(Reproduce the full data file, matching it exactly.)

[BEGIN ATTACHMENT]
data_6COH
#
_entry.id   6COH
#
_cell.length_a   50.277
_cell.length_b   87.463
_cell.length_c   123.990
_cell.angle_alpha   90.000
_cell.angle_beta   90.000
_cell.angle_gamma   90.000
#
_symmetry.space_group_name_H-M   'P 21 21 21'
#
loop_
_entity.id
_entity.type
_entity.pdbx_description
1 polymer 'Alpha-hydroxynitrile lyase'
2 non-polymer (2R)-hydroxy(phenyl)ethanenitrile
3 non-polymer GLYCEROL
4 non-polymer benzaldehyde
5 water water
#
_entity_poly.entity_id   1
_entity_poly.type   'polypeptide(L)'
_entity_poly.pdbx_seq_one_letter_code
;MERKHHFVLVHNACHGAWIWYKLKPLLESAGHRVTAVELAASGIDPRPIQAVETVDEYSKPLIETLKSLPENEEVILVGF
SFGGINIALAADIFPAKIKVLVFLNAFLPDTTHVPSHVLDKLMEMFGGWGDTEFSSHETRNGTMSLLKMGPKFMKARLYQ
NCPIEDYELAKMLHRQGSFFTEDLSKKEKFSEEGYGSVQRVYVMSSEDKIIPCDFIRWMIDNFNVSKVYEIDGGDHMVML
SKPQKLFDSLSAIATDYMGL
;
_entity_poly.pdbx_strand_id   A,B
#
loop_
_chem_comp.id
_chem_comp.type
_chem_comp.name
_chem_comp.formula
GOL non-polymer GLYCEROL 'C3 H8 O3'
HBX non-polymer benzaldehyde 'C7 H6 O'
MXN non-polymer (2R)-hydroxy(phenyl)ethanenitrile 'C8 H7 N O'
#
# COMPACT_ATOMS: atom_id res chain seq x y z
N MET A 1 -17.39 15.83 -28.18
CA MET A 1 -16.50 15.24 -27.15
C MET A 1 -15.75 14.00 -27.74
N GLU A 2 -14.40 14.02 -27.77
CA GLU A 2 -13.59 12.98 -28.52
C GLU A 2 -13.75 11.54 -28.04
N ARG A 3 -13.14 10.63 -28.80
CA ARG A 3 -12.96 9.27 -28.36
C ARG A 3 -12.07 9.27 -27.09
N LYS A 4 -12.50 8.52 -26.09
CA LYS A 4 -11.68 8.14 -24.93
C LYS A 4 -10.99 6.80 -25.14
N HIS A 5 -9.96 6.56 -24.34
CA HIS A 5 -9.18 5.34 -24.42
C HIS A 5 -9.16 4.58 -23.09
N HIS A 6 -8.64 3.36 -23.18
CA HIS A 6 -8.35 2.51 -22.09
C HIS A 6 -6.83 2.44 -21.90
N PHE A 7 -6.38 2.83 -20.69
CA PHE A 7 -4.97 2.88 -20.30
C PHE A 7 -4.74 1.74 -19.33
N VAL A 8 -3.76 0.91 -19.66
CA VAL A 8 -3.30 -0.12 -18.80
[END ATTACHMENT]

data_6COH
#
_entry.id   6COH
#
_cell.length_a   50.277
_cell.length_b   87.463
_cell.length_c   123.990
_cell.angle_alpha   90.000
_cell.angle_beta   90.000
_cell.angle_gamma   90.000
#
_symmetry.space_group_name_H-M   'P 21 21 21'
#
loop_
_entity.id
_entity.type
_entity.pdbx_description
1 polymer 'Alpha-hydroxynitrile lyase'
2 non-polymer (2R)-hydroxy(phenyl)ethanenitrile
3 non-polymer GLYCEROL
4 non-polymer benzaldehyde
5 water water
#
_entity_poly.entity_id   1
_entity_poly.type   'polypeptide(L)'
_entity_poly.pdbx_seq_one_letter_code
;MERKHHFVLVHNACHGAWIWYKLKPLLESAGHRVTAVELAASGIDPRPIQAVETVDEYSKPLIETLKSLPENEEVILVGF
SFGGINIALAADIFPAKIKVLVFLNAFLPDTTHVPSHVLDKLMEMFGGWGDTEFSSHETRNGTMSLLKMGPKFMKARLYQ
NCPIEDYELAKMLHRQGSFFTEDLSKKEKFSEEGYGSVQRVYVMSSEDKIIPCDFIRWMIDNFNVSKVYEIDGGDHMVML
SKPQKLFDSLSAIATDYMGL
;
_entity_poly.pdbx_strand_id   A,B
#
loop_
_chem_comp.id
_chem_comp.type
_chem_comp.name
_chem_comp.formula
GOL non-polymer GLYCEROL 'C3 H8 O3'
HBX non-polymer benzaldehyde 'C7 H6 O'
MXN non-polymer (2R)-hydroxy(phenyl)ethanenitrile 'C8 H7 N O'
#
# COMPACT_ATOMS: atom_id res chain seq x y z
N MET A 1 -17.39 15.83 -28.18
CA MET A 1 -16.50 15.24 -27.15
C MET A 1 -15.75 14.00 -27.74
N GLU A 2 -14.40 14.02 -27.77
CA GLU A 2 -13.59 12.98 -28.52
C GLU A 2 -13.75 11.54 -28.04
N ARG A 3 -13.14 10.63 -28.80
CA ARG A 3 -12.96 9.27 -28.36
C ARG A 3 -12.07 9.27 -27.09
N LYS A 4 -12.50 8.52 -26.09
CA LYS A 4 -11.68 8.14 -24.93
C LYS A 4 -10.99 6.80 -25.14
N HIS A 5 -9.96 6.56 -24.34
CA HIS A 5 -9.18 5.34 -24.42
C HIS A 5 -9.16 4.58 -23.09
N HIS A 6 -8.64 3.36 -23.18
CA HIS A 6 -8.35 2.51 -22.09
C HIS A 6 -6.83 2.44 -21.90
N PHE A 7 -6.38 2.83 -20.69
CA PHE A 7 -4.97 2.88 -20.30
C PHE A 7 -4.74 1.74 -19.33
N VAL A 8 -3.76 0.91 -19.66
CA VAL A 8 -3.30 -0.12 -18.80